There aren’t many people in the world who can do what Jayson Tatum did Friday night.
For all the great players who came before him in the Boston Celtics’ storied history, Larry Bird is the only other one to ever score 60 in a game.
But after the game, while fans and media were trying to put Tatum’s performance into some kind of historic basketball perspective, Tatum was thinking about his father and his son, Deuce.
After putting his considerable physical talents on full display in Friday’s 143-140 comeback overtime win, Tatum offered a rare peek into what drives him. He said he called his father, Justin Tatum, after the game.
“Everyone knows how close I am with my mom (Brady Cole). She’s always been my biggest fan. She’s always been tough on me, but she’s always shown more love,” he said. “My dad was the one that introduced me to basketball. But his tactics were extreme sometimes. He pushed me when I was younger. We had some rocky times in our relationship because of how hard he pushed me.
“As I’ve gotten older we’ve for sure gotten closer,” Tatum, 23, continued. “Even before tonight to hear him tell me he’s proud of me, means a lot because he never expressed that when I was younger. Not that he wasn’t proud of me, but that was his way of saying I need to do more. I can do better. It kind of drove me in a way to prove him wrong. I wouldn’t be here without him. ... We’ve gotten to a point in our relationship where he’s much more of a dad now. That’s better for our relationship anyway.”
It would have been a memorable game even if Tatum hadn’t piled up a historic point total. It was a roller coaster reminder of how bad and how good the Celtics are capable of playing. The Spurs led 69-37 with three minutes left in the second quarter and 77-48 at halftime.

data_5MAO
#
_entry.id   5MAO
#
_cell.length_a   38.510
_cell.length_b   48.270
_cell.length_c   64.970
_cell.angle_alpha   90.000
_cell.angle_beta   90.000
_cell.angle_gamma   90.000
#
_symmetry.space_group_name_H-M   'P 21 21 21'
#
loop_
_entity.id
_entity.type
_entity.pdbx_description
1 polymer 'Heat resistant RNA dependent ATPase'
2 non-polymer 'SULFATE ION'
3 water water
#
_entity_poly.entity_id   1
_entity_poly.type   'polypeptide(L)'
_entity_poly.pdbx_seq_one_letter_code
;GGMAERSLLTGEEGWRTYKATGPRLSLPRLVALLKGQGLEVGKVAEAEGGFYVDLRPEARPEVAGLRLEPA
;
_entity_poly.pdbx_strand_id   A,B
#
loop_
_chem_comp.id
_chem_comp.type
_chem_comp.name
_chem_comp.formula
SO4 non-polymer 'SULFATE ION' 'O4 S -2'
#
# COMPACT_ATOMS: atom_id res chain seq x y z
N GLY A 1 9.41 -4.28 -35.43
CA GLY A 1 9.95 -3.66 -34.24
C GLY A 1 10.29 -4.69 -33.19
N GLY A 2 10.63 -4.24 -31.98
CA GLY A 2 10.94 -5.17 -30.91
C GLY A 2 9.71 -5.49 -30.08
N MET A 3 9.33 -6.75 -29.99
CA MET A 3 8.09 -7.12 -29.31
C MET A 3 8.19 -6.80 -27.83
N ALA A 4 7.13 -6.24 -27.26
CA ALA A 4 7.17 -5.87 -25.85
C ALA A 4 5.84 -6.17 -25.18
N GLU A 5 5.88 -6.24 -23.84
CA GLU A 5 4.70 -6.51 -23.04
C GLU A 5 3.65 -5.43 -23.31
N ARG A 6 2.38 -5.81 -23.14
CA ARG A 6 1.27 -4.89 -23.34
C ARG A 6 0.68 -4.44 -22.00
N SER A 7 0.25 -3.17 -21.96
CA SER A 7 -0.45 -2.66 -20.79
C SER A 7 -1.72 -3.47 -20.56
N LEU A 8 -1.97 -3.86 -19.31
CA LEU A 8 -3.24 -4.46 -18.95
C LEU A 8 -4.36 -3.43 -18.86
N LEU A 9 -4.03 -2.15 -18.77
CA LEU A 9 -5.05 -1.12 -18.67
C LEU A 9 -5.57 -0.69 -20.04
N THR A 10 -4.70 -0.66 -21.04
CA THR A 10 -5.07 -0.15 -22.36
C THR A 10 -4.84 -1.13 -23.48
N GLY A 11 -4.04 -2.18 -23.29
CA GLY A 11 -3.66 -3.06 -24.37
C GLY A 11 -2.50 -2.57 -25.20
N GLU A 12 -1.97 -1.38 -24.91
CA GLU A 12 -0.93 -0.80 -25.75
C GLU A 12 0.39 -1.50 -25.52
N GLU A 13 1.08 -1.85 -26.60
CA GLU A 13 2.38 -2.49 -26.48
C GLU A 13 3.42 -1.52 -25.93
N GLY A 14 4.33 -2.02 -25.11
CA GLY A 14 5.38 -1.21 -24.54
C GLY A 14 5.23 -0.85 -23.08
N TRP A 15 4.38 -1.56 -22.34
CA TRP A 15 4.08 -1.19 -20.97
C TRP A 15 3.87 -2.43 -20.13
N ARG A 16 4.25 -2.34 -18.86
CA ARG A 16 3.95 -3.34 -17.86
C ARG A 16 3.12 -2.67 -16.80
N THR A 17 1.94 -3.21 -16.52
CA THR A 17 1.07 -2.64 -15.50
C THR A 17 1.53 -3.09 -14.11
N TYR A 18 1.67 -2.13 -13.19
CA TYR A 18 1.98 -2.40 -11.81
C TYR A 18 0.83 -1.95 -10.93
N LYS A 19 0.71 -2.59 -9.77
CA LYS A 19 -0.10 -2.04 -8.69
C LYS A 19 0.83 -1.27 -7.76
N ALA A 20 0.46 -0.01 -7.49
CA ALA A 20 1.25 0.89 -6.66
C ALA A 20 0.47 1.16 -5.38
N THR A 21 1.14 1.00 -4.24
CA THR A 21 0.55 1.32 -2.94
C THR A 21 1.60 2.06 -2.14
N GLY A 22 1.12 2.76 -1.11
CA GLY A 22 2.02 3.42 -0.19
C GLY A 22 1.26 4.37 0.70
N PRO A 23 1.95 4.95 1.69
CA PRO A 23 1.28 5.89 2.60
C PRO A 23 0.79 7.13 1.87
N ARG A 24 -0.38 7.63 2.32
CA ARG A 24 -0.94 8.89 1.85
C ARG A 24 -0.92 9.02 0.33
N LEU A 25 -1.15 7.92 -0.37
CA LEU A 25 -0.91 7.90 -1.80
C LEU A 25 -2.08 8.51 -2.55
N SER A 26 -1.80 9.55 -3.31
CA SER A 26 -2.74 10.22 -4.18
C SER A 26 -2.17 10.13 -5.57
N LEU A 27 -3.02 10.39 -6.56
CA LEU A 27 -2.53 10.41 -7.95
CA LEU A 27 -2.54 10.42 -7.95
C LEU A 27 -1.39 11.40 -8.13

And with 10:07 left in the third quarter and the Spurs leading 84-53, ESPN’s computer-generated outcome probability had the Spurs with a 99.7% chance to win. People flipped their TVs to the NFL Draft or to the Red Sox game or to Forrest Gump on VH1 and why not? Nobody climbs out of holes that deep. Brad Stevens said his daughter left early and missed Boston’s Tatum-led comeback.
Deuce Tatum, Jayson’s 3-year-old son, stayed for the whole game. Shortly after the final horn Jayson scooped him up for a hug and then let him play with the game ball. Deuce wasn’t at TD Garden on April 9 when Tatum had a career-high 53.
“Jokingly I said I’ve just got to do it again when he’s there. I mean I meant it,” Tatum said. “To score a career-high in a game like this while he’s there is something I’ll never forget and we’ll be able to talk about when he gets a little older.”
Despite being a max contract player and a two-time All-Star, impressing both his father and his son still matters to him. But Tatum said he doesn’t need that or anything else external for motivation anymore.
“I have the utmost expectations for myself and where I’m trying to get to and where I want to be when it’s all said and done,” he said. “I know I’m young and I have a super long way to go, but I’m determined to get there.”